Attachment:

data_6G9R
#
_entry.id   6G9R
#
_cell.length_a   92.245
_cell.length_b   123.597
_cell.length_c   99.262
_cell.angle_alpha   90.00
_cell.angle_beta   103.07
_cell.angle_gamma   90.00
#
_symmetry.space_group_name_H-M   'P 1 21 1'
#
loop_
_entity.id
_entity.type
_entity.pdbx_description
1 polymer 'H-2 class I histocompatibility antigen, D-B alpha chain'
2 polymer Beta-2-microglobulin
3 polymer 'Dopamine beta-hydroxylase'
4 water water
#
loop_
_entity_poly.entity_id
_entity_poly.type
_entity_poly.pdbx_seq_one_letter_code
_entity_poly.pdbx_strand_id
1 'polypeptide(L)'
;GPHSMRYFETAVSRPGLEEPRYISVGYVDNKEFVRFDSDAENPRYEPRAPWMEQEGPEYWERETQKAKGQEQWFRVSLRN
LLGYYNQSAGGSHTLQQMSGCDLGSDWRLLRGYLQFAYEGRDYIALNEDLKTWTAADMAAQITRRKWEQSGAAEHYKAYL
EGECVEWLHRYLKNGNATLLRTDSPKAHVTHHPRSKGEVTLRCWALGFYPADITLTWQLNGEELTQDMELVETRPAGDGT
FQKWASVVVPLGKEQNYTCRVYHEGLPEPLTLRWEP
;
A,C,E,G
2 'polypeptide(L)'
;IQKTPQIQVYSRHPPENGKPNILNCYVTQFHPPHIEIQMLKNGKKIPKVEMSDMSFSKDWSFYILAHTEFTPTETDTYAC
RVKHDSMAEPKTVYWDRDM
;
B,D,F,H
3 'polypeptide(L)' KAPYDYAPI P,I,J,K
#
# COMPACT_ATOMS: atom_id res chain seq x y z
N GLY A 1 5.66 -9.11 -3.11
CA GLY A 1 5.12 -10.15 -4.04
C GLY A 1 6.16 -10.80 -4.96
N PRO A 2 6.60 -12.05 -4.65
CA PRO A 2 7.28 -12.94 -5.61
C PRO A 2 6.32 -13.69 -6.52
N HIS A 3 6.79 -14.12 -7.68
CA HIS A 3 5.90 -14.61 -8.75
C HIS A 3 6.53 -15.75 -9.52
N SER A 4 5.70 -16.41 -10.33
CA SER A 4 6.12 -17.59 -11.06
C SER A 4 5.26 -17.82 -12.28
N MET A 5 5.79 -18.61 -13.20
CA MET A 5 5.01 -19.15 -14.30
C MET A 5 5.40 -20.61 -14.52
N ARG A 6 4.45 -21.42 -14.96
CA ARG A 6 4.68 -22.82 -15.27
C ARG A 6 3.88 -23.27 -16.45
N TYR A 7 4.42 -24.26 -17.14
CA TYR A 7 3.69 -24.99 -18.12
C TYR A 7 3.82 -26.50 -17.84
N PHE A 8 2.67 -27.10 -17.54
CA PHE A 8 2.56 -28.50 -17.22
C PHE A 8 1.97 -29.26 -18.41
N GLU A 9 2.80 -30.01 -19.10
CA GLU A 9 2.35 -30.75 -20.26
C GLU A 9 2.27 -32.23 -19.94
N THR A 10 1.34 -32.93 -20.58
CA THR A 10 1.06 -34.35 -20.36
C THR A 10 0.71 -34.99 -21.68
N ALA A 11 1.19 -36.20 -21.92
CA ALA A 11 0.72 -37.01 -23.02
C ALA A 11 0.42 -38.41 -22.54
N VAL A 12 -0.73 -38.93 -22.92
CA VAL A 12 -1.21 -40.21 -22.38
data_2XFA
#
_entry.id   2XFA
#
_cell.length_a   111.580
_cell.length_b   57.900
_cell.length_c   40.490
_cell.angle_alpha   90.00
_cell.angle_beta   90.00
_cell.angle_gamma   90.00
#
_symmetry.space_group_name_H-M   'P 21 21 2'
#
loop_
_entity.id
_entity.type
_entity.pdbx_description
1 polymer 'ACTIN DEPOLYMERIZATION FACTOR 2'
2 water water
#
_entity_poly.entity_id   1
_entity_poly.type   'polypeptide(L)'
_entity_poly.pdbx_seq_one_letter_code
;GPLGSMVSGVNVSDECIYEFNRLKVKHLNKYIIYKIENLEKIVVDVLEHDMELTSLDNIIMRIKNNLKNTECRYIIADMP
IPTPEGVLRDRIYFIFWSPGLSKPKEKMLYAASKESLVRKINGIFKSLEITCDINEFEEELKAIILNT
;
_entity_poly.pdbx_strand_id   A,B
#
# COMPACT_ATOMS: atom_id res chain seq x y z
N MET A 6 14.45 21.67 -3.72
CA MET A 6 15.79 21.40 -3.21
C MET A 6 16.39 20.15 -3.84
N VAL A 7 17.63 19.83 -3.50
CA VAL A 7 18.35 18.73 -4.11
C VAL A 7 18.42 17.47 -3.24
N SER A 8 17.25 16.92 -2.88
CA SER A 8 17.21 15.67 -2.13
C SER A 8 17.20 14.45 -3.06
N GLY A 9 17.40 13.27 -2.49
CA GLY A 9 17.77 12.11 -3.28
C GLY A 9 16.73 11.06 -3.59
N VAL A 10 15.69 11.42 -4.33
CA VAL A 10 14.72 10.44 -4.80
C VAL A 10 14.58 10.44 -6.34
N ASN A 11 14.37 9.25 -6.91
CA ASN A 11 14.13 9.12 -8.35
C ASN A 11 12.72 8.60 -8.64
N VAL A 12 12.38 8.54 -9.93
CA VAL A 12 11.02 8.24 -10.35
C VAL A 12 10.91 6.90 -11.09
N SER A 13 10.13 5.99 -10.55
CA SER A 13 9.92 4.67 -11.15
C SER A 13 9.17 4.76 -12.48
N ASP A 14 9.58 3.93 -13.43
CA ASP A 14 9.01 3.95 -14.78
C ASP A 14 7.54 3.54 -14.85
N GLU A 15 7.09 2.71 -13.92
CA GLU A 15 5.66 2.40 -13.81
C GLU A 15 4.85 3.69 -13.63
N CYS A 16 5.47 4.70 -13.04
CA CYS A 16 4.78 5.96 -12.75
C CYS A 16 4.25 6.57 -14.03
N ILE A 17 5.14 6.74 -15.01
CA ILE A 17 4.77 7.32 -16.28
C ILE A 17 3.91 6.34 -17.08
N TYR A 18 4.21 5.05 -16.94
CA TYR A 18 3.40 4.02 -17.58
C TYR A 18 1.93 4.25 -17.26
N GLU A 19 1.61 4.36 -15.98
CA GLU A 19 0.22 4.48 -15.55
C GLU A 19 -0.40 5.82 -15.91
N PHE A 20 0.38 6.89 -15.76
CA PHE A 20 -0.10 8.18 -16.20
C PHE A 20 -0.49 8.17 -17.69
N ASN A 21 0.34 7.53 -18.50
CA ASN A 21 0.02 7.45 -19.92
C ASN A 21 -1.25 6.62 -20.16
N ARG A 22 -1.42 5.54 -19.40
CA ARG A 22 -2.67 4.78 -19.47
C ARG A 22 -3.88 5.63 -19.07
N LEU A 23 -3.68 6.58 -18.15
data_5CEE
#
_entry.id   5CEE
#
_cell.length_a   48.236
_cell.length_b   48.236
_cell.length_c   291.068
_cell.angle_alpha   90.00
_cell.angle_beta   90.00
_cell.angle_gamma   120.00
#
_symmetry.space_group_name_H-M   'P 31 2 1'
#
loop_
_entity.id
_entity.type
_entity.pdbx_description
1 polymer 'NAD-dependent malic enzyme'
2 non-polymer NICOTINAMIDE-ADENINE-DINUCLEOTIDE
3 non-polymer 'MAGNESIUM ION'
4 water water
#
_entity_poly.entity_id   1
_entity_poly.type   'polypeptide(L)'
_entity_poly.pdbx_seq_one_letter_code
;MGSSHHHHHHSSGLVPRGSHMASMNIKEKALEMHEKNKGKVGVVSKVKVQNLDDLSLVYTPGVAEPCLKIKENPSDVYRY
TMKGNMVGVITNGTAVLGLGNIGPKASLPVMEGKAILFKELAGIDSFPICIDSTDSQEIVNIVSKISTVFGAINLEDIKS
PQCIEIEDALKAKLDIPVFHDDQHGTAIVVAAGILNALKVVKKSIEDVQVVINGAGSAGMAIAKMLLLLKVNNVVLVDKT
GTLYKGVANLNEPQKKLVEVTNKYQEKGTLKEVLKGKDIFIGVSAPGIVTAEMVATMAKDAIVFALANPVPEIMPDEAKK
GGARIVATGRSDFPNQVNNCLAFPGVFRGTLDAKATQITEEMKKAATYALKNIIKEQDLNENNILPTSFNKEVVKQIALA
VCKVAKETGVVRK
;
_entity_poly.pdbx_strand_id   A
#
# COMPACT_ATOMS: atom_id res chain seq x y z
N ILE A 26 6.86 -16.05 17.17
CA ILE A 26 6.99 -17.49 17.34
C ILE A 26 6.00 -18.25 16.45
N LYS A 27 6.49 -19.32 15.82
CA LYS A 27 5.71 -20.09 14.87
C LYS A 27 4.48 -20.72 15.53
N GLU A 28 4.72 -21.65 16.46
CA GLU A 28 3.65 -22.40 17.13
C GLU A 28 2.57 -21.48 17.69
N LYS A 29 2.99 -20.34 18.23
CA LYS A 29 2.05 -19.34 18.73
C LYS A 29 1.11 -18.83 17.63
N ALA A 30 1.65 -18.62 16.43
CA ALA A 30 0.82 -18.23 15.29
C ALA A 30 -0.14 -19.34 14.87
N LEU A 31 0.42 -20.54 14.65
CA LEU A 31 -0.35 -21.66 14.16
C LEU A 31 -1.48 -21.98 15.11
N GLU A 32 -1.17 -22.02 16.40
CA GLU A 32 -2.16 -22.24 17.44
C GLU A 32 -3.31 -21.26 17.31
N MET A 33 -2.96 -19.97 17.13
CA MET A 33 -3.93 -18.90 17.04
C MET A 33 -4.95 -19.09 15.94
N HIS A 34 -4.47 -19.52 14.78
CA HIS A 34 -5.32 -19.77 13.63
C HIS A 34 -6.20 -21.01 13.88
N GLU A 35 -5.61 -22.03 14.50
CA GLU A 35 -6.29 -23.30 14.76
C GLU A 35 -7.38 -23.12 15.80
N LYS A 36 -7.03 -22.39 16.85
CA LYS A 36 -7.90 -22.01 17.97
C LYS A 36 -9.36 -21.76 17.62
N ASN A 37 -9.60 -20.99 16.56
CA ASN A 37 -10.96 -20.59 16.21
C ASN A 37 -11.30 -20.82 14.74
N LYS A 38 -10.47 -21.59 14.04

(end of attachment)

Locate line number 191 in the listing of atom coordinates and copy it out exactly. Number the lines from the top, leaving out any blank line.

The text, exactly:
_entity_poly.pdbx_strand_id   A